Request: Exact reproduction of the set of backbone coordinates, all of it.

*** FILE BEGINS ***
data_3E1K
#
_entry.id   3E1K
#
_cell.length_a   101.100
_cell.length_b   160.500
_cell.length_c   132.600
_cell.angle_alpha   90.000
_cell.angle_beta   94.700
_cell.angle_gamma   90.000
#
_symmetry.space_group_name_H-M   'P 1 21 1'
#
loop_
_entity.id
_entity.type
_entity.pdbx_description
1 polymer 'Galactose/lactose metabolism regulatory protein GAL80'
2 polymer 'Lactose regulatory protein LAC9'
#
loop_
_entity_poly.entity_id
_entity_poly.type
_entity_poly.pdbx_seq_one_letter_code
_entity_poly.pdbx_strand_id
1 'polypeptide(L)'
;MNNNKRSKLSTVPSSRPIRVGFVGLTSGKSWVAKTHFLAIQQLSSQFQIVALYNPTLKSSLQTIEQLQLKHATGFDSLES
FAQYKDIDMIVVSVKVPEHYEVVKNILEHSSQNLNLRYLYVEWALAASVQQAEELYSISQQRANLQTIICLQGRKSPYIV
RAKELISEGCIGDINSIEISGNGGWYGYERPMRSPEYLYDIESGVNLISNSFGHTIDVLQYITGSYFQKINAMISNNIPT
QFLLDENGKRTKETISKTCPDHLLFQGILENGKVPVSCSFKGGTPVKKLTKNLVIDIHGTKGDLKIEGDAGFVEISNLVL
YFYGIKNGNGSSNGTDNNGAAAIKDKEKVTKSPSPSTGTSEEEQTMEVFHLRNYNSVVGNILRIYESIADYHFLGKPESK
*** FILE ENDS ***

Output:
data_3E1K
#
_entry.id   3E1K
#
_cell.length_a   101.100
_cell.length_b   160.500
_cell.length_c   132.600
_cell.angle_alpha   90.000
_cell.angle_beta   94.700
_cell.angle_gamma   90.000
#
_symmetry.space_group_name_H-M   'P 1 21 1'
#
loop_
_entity.id
_entity.type
_entity.pdbx_description
1 polymer 'Galactose/lactose metabolism regulatory protein GAL80'
2 polymer 'Lactose regulatory protein LAC9'
#
loop_
_entity_poly.entity_id
_entity_poly.type
_entity_poly.pdbx_seq_one_letter_code
_entity_poly.pdbx_strand_id
1 'polypeptide(L)'
;MNNNKRSKLSTVPSSRPIRVGFVGLTSGKSWVAKTHFLAIQQLSSQFQIVALYNPTLKSSLQTIEQLQLKHATGFDSLES
FAQYKDIDMIVVSVKVPEHYEVVKNILEHSSQNLNLRYLYVEWALAASVQQAEELYSISQQRANLQTIICLQGRKSPYIV
RAKELISEGCIGDINSIEISGNGGWYGYERPMRSPEYLYDIESGVNLISNSFGHTIDVLQYITGSYFQKINAMISNNIPT
QFLLDENGKRTKETISKTCPDHLLFQGILENGKVPVSCSFKGGTPVKKLTKNLVIDIHGTKGDLKIEGDAGFVEISNLVL
YFYGIKNGNGSSNGTDNNGAAAIKDKEKVTKSPSPSTGTSEEEQTMEVFHLRNYNSVVGNILRIYESIADYHFLGKPESK